GDS950 Glow Discharge Spectrometer: Glow Discharge Atomic Emission Spectrometer
Our GDS950 Glow Discharge Spectrometer (GDS) offers state-of-the-art technology designed specifically for routine elemental determination and compositional depth profiling in most electrically conductive and non-conductive solid matrices. User-friendly Cornerstone® brand software is brought to the platform for increased usability, simplified reporting, and streamlined analysis times—saving you time in your lab.
The glow discharge source brings several advantages, including:
- Simple, linear calibrations when compared to other sources
- Controlled excitation that occurs away from the sample surface
- Reduced reference material consumption
- Automatic cleaning cycles between samples saves time and minimizes matrix effects for increased precision
The detection system ensures stability, flexibility, and performance.
- Full wavelength coverage from 120 nm to 460 nm
- 30 pm (0.030 nm) resolution to differentiate even the most complex spectra
Multiple lamp options allow for analysis of various sample types:
- DC only lamp for electrically conductive samples
- DC/RF combination lamp to support both electrically conductive and non-conductive samples
- Pulsed RF capability for thermally sensitive samples
Optional CDP Analysis Support is available.
- Compositional depth profiling of solid electrically conductive samples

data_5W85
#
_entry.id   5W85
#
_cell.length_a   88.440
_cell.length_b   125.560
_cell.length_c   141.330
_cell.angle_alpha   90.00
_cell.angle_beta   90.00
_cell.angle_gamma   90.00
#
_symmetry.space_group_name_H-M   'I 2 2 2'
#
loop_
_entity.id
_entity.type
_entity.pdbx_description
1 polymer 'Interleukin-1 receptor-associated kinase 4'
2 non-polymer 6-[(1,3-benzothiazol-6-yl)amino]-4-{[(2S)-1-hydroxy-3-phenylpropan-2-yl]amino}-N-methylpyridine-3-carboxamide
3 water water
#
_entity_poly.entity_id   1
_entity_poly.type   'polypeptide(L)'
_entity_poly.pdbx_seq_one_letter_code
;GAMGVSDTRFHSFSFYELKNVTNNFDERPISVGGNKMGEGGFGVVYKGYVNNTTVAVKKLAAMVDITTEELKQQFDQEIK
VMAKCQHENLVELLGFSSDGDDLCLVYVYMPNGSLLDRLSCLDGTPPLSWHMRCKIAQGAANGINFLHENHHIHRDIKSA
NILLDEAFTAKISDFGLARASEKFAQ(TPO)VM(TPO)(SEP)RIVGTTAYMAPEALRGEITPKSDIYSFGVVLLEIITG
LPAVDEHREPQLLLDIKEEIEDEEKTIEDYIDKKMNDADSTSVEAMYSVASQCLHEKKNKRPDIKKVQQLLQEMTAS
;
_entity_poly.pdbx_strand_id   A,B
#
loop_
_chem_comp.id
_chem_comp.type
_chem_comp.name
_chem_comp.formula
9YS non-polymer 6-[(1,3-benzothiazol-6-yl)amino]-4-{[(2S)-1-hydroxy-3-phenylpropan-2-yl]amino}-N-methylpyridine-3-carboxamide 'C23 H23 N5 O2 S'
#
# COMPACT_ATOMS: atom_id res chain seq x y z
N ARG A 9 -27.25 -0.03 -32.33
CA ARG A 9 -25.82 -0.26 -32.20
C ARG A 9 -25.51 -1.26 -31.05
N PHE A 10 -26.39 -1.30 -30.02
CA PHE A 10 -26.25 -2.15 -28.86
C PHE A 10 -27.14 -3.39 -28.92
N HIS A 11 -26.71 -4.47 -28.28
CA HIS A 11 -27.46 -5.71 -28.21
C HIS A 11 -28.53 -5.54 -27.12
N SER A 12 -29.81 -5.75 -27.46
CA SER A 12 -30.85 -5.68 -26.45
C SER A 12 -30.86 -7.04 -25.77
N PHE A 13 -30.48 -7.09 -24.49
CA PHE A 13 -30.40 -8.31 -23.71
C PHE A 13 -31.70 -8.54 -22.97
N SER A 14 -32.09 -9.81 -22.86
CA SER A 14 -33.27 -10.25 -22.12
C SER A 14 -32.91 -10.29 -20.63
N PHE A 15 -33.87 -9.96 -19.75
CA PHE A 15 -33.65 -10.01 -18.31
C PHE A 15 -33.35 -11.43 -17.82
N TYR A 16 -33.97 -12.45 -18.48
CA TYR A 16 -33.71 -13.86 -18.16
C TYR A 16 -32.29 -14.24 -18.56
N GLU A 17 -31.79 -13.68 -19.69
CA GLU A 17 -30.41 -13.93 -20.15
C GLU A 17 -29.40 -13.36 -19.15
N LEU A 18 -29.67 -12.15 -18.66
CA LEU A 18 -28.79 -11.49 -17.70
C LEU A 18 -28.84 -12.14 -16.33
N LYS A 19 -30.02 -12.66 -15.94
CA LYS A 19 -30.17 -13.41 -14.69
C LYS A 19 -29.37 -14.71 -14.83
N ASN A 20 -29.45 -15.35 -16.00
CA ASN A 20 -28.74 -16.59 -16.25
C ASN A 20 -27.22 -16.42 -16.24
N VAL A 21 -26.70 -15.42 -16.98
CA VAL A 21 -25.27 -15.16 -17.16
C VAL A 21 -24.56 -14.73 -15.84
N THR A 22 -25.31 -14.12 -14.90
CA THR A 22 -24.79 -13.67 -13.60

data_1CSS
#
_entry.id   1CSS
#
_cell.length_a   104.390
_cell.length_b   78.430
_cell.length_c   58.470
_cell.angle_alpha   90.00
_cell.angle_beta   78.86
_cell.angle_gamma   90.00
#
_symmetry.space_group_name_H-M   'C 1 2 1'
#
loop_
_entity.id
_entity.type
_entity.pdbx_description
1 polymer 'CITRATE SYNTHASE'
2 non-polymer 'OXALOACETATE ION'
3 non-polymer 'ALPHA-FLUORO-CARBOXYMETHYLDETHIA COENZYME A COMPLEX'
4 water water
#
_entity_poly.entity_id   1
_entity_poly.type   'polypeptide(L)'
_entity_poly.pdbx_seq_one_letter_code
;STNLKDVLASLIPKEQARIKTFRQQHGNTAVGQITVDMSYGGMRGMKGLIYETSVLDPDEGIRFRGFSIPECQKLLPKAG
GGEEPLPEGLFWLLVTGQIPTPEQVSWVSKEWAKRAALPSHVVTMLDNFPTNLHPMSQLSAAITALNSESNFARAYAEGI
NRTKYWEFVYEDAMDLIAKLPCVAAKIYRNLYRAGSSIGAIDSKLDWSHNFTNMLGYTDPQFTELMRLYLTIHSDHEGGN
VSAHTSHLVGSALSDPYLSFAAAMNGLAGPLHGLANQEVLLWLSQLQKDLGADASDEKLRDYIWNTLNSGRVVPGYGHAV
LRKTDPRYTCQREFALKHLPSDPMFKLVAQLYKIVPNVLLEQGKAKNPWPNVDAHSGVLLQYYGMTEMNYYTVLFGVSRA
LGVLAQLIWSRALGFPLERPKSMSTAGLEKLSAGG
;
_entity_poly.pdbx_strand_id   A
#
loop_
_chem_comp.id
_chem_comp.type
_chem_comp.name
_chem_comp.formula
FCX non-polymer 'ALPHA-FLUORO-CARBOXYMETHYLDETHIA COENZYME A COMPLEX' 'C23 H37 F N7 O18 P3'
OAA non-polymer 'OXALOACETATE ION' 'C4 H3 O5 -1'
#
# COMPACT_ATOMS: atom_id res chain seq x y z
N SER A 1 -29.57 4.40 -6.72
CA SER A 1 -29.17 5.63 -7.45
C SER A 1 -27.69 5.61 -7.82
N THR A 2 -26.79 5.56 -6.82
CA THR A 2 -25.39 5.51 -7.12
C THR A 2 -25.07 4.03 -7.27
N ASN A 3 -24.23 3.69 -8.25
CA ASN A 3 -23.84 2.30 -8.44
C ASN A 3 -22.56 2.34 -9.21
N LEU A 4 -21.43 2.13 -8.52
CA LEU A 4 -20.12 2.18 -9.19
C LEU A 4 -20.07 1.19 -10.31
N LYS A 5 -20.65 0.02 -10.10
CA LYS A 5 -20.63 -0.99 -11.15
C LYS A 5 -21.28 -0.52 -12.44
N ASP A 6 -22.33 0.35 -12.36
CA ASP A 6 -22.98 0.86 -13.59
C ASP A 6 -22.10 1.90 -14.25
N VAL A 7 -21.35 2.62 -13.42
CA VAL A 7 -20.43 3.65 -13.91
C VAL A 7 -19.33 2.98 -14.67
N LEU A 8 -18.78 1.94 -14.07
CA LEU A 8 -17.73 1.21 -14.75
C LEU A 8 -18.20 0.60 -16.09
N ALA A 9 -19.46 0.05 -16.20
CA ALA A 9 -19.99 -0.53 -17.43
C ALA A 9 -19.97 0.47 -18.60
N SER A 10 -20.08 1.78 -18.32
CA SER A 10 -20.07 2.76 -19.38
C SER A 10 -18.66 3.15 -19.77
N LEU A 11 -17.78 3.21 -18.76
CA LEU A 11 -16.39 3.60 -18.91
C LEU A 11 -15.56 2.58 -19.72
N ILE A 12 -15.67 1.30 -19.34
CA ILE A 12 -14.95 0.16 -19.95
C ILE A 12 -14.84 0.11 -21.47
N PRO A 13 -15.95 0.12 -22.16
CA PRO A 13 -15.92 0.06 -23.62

- Ideal for plating, galvanizing, cladding, and other conductive surface treatments
Cornerstone Software provides simplified analysis and reporting.
The GDS950 is ideal for bulk elemental determination in metals or other solid materials like steel, cast iron, titanium, and other metals. When equipped with the CDP option, it expands the capability to compositional depth profile analysis of surface features like galvanizing, plating, heat treatments, and cladding. Application capabilities are further expanded with the DC/RF lamp option, which expands both bulk and CDP to include solid electrically non-conductive materials like paint, glass, plastics, and more.
Theory of Operation
Glow Discharge Spectrometry (GDS) is an analytical method for direct determination of the elemental composition of solid samples. A prepared flat sample is mounted on the glow discharge source, and then the source is evacuated and backfilled with Argon. A constant electric field is applied between the sample (cathode) and the electrically grounded body of the lamp (anode). These conditions result in the spontaneous formation of a stable, self–sustained discharge, which is called a glow discharge.
The applied current is regulated by the power supply and the lamp voltage is held constant through regulation of the Argon pressure. As soon as the plasma is initiated, inert gas ions formed in the plasma are accelerated by the electric field toward the cathode. Through a process called cathodic sputtering, kinetic energy is transferred from the inert gas ions to the atoms on the sample surface, which causes some of these surface atoms to be ejected into the plasma.